Learning Lessons from Failure of WTO Ministerial Conference
The 11th Ministerial Conference (MC11) of the World Trade Organization (WTO) held in Buenos Aires ended without taking decisions on any of the issues on which the members of the organisation have been engaged on over the past several months. The organization has thus been left virtually without any substantive work programme and this should be considered as a failure of the organisation to deliver results.
Many would consider this outcome to be entirely acceptable, as the major pre-MC11 engagements had taken place on issues whose inclusion in the WTO would have left a majority of developing countries worse-off. From this point of view, no deal in Buenos Aires was better than a bad deal, whose prospects loomed large.
There is no doubt that the WTO is facing an existential crisis, since the failure of MC11 comes within two years of the failed Nairobi Ministerial. From a larger perspective, however, this is not a good augury since the global community is looking at possibility of losing a forum for formulating trade rules. Despite its inherent weaknesses in delivering development-friendly outcomes, WTO is a forum in which every country, at least in principle, had the freedom to voice its concerns, and which was, in fact, being used by many developing countries to raise their issues, and that too collectively. The question that therefore arises is the following: why was the collective will of these countries unable secure favourable outcomes? This is an answer which all major developing countries must answer, sooner than later.
Part of the answer can be found by analysing the processes in the run-up to MC11. A small group of countries, no more than a fifth of the total membership of the organisation, were allowed to force at least two extremely divisive issues onto the table, namely e-commerce and investment facilitation by the silent majority of WTO members. At the same time, discussions on some of the development-friendly issues, especially on food security and on the demands for the least developed countries for better market access in goods and services were, for all practical purposes, sidelined.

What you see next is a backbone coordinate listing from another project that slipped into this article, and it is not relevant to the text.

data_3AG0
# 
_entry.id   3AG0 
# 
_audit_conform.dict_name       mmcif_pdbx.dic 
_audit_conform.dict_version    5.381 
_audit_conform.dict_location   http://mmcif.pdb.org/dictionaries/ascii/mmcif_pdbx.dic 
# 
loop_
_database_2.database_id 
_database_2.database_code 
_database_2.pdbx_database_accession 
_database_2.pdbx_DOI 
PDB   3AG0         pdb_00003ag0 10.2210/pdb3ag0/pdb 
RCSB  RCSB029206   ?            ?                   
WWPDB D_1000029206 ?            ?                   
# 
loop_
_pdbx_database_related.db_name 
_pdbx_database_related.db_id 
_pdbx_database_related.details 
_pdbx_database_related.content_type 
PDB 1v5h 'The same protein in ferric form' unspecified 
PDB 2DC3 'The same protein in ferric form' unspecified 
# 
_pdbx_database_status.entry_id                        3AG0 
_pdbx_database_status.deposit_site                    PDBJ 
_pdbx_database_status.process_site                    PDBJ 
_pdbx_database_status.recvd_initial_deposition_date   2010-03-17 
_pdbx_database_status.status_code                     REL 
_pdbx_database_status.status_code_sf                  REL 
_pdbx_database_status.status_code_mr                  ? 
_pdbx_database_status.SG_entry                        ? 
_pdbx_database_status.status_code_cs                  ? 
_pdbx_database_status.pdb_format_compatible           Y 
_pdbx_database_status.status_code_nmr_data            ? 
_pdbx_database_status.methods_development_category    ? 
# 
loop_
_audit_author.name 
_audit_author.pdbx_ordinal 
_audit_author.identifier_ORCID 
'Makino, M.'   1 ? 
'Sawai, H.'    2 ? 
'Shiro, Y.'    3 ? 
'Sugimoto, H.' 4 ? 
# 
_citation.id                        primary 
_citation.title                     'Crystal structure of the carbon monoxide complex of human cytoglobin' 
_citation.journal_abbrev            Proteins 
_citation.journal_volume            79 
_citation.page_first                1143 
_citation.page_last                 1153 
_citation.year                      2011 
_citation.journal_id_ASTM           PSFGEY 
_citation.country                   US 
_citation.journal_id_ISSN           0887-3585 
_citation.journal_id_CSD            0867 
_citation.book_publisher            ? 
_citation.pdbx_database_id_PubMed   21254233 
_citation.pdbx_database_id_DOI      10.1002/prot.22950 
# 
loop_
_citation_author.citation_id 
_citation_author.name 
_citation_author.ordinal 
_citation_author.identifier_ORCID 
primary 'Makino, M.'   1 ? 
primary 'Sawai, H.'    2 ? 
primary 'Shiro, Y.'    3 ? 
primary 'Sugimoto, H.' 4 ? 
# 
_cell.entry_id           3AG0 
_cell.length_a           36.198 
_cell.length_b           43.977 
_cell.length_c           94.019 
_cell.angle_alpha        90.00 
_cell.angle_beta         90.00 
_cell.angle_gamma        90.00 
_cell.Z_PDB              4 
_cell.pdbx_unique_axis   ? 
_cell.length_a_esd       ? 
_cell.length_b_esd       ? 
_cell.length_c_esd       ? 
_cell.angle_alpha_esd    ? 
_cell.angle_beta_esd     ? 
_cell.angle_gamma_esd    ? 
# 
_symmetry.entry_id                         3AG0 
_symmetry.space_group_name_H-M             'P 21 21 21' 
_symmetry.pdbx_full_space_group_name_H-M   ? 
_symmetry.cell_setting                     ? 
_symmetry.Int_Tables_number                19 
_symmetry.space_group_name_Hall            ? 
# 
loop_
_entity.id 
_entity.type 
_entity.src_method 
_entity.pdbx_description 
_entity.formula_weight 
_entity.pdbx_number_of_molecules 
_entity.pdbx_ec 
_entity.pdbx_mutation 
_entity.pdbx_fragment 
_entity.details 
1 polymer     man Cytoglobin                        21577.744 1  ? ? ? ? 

The discussions on e-commerce focused on freeing all transactions using the internet free from customs duties, which effectively meant that the e-commerce would become the tool for pushing the trade liberalisation agenda to the extreme limit. There was an element of hypocrisy in these arguments used by the proponents of e-commerce – they argued that this tool can be used by the micro, small and medium enterprises (MSMEs) for penetrating into the international markets. These countries did not point out that the digital infrastructure in most developing countries is inadequate and that typical MSMEs in developing countries hardly possess the necessary wherewithal to use the digital platform. It was very clear that the arguments in favour of e-commerce was aimed at consolidating the dominating positions of companies like Amazon and Alibaba, who would then exploit the MSMEs in developing countries for entrenching themselves further.
The proposals on investment facilitation were made with a view to provide greater opportunities to transnational corporations in developing country markets. What these proposals really meant was that developing countries must invest in putting in place systems that would help the corporations to enter their economies and enhance their stranglehold over their markets. The failure of MC11 to deliver meant that these proposals will not go forward, at least for now.
India would be relieved that it was able to stave-off the onslaught on its National Food Security Act. Existing rules of the WTO does not allow countries to subsidise food security programmes that are based on public stockholding beyond a threshold underlined by the Agreement on Agriculture (AoA). In the Bali Ministerial Conference (2013), India was able to negotiate a “peace clause”, which meant that at least till a permanent solution was found, the deadline for which was MC11, no WTO member will initiate a dispute against India for violating AoA rules.
Until MC11 failed, India was under pressure to accept some extremely onerous terms in order to get a permanent solution. The failure of MC11 removed the proverbial Damocles’ sword from over India, but it is also a fact that India had tabled a proposal that spoke of linking the grant of patents based on biological material to the protection of biological diversity. This is an absolute “no” for major transnational corporations who want to free-ride on the genetic material available in developing countries, without compensating the provider countries. That the Indian delegation was able to take this offensive stance is commendable, but more importantly, India should learn the lesson that without an offensive agenda, the country’s core interests cannot be protected in international forums.
Biswajit Dhar is a Professor of Economics at the Centre for Economic Studies and Planning, School of Social Sciences, Jawaharlal Nehru University, New Delhi.
Image courtesy of WTO